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Hawk by Steven Brust
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Vlad is getting desperate. There has been a price on his head for years, but the Jhereg are making a more concerted effort to kill him and this is stopping Vlad from seeing the people he most cares about. So he plans to give the Jhereg something they want more than to see him dead.

The way Vlad tells his story feels a bit like watching a magic trick. He explains what his goal is and sets up an agreement that if he can offer the Jhereg council a particular business opportunity, the council will stop trying to kill him. He shows much of what he does to prepare for his meeting, but he's careful to not give away just why he has to take all these steps or what his ultimate plan is until it all unfolds.

I did not enjoy Vlad nearly dying from a crushed windpipe -- I am squeamish about such details, ugh -- but I did enjoy the appearances made by Vlad’s closest friends and the different ways they help him. Vlad’s banter and teamwork with Loiosh, his jhereg familiar, is always entertaining, but what struck me the most here was how well Loiosh knows Vlad, and how much he supports Vlad by acting as a voice of reason.

And Vlad’s Great Weapon demonstrates more signs of sentience -- hello, yes, I am here for talking weapons and this talking weapon in particular! (It’s sort of a long story. No, wait, it isn’t, it’s just another story and it’s called Issola, ie., the ninth Vlad book.)

This book left me very curious about what happens next, but also interested in rereading some of the previous ones… I keep wishing I was reading this series was a friend because I want someone to analyse and speculate with.

When you don’t have the skill you need, you hire someone who does; and when you can’t do that, you find a way to fake it. Some days I think that explains most of my career. ( )
  Herenya | Aug 25, 2018 |
A solid Vlad Taltos book, hearkening back to some of the lighter earlier works in the series, before the protagonist's (and, I suspect, the author's) marriage failed. Of interest only to people who enjoy this series of books about an Eastern assassin, but one of the better ones for all that. ( )
  Meggo | May 31, 2015 |
Vlad is back! Not the depressed, harassed and carried-along-with-events Vlad, but the Vlad from the early books. Vlad Taltos, the human trying to stay alive in a 'elf' dominated world is finally tired of the crime lords that want him dead. He's figured out a way to make himself more valuable alive than dead, but he has to stay alive long enough to put his plan into action. Kragar and Cawti (a little) also make a reappearance. Good stuff in the best tradition of Brust, with some laugh out loud parts and his usual wry humor. This book will not make much sense if you haven't read at least a few of the proceeding books (13!). ( )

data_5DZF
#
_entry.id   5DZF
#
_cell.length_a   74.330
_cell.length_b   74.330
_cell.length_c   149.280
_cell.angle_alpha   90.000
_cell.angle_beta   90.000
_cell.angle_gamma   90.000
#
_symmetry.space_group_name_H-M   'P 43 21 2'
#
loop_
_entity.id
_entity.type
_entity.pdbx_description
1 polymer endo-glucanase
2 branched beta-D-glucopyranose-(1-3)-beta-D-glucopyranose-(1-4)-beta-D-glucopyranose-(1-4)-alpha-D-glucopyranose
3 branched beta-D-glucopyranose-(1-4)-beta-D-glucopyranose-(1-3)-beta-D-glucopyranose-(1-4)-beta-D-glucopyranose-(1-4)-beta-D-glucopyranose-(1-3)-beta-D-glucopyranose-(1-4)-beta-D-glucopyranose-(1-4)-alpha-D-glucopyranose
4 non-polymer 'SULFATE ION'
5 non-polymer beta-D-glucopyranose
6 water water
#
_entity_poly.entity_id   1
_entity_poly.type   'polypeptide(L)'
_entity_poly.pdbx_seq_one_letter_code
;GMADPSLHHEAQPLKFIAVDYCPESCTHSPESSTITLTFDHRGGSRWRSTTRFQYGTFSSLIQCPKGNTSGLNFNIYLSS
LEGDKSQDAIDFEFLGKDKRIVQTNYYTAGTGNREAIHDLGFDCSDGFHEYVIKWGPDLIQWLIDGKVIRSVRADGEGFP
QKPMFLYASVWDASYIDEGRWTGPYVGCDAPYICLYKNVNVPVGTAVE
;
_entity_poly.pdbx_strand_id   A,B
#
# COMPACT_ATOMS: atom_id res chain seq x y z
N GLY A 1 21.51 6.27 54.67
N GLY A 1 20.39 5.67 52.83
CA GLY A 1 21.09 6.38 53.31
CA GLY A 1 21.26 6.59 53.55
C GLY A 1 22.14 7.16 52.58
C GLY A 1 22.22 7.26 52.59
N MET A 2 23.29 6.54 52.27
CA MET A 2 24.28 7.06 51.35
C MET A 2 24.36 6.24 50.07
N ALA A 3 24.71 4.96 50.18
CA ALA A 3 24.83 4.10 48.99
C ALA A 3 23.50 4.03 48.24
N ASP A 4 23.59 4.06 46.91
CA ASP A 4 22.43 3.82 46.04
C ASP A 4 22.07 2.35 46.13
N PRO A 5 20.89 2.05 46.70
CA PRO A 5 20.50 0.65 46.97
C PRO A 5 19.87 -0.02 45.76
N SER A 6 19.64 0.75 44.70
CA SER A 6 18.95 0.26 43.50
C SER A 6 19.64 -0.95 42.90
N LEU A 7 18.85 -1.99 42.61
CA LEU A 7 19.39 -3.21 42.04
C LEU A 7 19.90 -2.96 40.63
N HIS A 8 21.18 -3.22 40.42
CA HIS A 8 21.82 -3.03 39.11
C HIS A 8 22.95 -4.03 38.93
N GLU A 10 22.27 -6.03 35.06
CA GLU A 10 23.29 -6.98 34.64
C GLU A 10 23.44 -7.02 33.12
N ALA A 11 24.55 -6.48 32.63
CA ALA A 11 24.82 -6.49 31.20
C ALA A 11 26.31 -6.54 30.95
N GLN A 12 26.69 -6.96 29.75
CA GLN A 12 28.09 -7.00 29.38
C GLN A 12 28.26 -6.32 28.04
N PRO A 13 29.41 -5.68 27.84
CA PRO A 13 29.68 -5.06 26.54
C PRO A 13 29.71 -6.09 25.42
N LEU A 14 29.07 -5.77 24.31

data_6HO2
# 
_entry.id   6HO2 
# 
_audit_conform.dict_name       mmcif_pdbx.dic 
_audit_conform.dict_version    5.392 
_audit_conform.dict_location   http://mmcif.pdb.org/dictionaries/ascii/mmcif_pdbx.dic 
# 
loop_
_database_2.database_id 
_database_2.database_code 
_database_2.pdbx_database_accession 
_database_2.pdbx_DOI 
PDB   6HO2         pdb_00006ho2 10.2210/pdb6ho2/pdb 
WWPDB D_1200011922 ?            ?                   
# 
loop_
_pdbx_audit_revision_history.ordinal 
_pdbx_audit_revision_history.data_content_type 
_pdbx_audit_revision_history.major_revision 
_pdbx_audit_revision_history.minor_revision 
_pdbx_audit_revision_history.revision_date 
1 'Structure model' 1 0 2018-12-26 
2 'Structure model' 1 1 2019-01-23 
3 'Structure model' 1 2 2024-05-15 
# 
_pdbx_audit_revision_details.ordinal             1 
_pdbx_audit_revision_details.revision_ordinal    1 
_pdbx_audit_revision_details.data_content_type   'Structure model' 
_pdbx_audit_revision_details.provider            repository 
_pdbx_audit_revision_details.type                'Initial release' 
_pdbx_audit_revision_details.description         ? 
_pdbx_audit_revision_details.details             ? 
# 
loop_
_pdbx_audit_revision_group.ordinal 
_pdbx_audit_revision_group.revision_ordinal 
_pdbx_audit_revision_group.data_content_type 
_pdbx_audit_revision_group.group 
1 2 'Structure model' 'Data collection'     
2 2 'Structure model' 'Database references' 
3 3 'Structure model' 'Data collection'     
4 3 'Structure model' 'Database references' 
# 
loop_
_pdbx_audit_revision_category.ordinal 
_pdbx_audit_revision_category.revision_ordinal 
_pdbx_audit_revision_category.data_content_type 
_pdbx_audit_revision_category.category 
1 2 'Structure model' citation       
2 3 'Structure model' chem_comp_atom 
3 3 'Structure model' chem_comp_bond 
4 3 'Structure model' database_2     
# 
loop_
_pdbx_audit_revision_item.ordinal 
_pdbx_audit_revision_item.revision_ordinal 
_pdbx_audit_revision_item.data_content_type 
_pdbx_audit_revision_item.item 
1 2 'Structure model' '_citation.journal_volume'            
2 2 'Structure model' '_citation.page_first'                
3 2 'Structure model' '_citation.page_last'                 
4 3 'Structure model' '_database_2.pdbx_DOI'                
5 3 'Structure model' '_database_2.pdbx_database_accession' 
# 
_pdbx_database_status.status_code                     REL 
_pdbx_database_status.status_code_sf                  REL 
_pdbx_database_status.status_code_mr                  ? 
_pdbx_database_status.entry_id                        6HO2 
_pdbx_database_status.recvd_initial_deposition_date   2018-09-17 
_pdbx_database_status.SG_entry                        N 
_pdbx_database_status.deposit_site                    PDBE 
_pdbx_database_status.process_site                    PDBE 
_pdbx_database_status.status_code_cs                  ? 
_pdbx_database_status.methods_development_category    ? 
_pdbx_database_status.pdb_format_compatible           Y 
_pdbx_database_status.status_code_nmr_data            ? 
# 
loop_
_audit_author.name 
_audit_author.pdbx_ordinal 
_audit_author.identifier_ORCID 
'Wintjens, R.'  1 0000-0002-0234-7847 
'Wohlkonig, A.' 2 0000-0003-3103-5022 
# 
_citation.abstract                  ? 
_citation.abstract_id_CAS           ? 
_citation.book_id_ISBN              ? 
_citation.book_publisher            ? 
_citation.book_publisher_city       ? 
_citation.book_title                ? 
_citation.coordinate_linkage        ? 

Karlstar | Mar 23, 2015 |
Vlad Taltos, book 14! Relatively short, and ultimately a caper book: Vlad is tired of being on the run from the Jhereg, so he comes up with a plan to get them to back off; he really wants to see his son. I’m glad I got this (partial) closure, though I think it does rely very heavily on our existing affection for Vlad. ( )
  rivkat | Dec 3, 2014 |
Steven Brust can do complicated plots - and this one is a doozy. Luckily, just when it seems its going to fall apart, with too many pieces, it all comes together, and it makes total sense.

In this book - Vlad is sick of running from the Jhereg - he wants to see his family, sick of his friends being threatened, and generally, just wants to eat a good meal, sleep in a real bed, and not be worried about being killed by an assassin.

So, with a few good friends and an odd Hawk Sorcerer, a plan forms. And it includes an enchanted Euphonium- which has got to be a first for a fantasy novel.

Highly recommended. Actually most of the series is recommended! ( )
  TheDivineOomba | Nov 30, 2014 |
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Author nameRoleType of authorWork?Status
Steven Brustprimary authorall editionscalculated
Clark, Bernard SetaroNarratorsecondary authorsome editionsconfirmed
Hickman, StephenCover artistsecondary authorsome editionsconfirmed
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This book is dedicated to the memory of Enos Harold Hunley (1944-2010), who kept his eyes open when he was needed.
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My name is Vlad Taltos. I used to be an assassin, until—
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(Click to show. Warning: May contain spoilers.)
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Vlad Taltos has a price on his head. It isn't the first time, but what's new is that the entire Jhereg organization -- thieves, assassins, vicious criminals all -- has committed to removing him from the board. It will take all of Vlad's considerable ingenuity to come up with a plan that will get the Jhereg off his back permanently.… (more)

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